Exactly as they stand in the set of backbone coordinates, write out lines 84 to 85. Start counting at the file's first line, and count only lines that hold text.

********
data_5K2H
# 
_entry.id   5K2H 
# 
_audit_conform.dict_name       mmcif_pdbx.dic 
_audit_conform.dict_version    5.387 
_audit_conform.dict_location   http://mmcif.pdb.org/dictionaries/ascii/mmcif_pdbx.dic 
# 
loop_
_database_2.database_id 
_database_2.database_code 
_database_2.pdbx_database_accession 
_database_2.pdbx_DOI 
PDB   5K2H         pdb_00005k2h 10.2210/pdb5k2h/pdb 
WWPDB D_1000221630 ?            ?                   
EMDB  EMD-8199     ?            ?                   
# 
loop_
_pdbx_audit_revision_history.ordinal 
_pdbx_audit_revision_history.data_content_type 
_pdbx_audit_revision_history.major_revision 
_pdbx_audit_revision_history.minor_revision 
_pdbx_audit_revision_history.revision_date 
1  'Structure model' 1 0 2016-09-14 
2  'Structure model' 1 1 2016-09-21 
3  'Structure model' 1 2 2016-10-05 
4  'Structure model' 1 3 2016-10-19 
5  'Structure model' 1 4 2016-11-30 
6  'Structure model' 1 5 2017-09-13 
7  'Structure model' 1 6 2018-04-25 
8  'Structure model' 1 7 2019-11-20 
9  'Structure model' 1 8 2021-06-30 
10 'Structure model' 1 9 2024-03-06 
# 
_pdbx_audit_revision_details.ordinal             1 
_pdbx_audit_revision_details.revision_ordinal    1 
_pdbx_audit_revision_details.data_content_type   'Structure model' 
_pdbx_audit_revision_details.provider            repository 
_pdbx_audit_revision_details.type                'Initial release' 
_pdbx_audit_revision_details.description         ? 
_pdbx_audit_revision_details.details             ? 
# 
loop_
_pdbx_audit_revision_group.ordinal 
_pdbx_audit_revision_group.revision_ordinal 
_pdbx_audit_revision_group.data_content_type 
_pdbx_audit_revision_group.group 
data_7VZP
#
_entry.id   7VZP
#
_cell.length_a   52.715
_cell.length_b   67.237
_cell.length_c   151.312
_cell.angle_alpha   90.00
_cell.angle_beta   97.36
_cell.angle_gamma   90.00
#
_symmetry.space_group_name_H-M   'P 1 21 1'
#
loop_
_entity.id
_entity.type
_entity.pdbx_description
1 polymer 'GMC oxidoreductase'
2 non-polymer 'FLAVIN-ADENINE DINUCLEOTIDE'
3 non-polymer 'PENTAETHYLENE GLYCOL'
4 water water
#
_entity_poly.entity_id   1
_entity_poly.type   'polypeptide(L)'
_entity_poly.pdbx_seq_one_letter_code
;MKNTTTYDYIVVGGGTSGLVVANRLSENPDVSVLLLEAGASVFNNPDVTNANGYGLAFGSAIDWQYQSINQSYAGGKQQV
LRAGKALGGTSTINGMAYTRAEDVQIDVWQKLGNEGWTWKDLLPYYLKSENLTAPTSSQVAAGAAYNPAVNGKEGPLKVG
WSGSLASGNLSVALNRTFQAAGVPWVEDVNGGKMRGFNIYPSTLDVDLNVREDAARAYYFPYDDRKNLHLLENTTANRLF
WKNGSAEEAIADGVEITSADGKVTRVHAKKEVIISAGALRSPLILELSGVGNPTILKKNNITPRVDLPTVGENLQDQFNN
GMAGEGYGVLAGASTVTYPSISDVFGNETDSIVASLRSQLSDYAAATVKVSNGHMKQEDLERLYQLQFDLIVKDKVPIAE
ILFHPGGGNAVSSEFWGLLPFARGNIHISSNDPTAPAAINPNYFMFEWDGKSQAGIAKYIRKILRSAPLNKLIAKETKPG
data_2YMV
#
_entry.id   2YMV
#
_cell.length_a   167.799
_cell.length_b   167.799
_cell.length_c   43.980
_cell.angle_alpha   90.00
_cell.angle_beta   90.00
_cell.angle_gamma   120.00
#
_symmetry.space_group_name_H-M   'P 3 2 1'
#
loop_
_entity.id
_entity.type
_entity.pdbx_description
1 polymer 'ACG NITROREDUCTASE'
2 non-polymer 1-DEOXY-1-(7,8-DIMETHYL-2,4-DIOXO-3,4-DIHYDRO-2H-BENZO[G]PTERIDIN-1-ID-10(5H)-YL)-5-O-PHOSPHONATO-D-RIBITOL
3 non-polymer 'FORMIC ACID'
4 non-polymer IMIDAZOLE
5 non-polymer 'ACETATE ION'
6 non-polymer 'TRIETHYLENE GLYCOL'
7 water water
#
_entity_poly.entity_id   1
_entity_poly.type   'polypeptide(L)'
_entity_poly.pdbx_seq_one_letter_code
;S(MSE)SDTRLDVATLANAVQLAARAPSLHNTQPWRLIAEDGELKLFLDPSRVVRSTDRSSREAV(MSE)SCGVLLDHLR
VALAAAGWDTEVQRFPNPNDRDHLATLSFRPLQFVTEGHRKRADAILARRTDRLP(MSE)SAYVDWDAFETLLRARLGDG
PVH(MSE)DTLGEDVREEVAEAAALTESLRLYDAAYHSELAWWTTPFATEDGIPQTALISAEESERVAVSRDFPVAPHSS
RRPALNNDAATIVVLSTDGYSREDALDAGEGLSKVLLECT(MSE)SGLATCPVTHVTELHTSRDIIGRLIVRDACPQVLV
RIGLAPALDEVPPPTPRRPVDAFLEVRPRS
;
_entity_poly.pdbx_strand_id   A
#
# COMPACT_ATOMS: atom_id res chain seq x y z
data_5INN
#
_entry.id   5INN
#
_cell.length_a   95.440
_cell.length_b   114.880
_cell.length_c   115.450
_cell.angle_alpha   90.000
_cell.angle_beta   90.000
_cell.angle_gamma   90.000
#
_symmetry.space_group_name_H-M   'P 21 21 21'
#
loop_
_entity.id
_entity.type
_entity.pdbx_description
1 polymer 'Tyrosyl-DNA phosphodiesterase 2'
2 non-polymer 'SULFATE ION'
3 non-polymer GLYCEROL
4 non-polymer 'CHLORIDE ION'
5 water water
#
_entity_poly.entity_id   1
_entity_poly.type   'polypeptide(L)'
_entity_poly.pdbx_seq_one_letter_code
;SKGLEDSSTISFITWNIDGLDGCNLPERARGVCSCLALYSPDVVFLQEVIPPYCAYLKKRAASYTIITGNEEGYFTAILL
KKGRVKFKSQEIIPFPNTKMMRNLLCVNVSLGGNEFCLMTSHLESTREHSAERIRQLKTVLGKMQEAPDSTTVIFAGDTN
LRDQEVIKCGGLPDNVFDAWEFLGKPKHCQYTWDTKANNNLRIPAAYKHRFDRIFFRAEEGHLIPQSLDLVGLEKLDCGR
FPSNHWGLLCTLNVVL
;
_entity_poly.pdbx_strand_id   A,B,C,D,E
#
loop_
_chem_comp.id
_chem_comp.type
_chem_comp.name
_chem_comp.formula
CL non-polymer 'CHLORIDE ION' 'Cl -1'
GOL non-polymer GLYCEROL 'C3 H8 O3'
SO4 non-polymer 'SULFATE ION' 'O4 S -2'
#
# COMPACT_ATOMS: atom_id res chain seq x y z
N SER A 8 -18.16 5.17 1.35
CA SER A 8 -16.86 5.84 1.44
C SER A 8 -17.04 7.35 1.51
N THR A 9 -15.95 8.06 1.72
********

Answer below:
_cell.length_b   167.799
_cell.length_c   43.980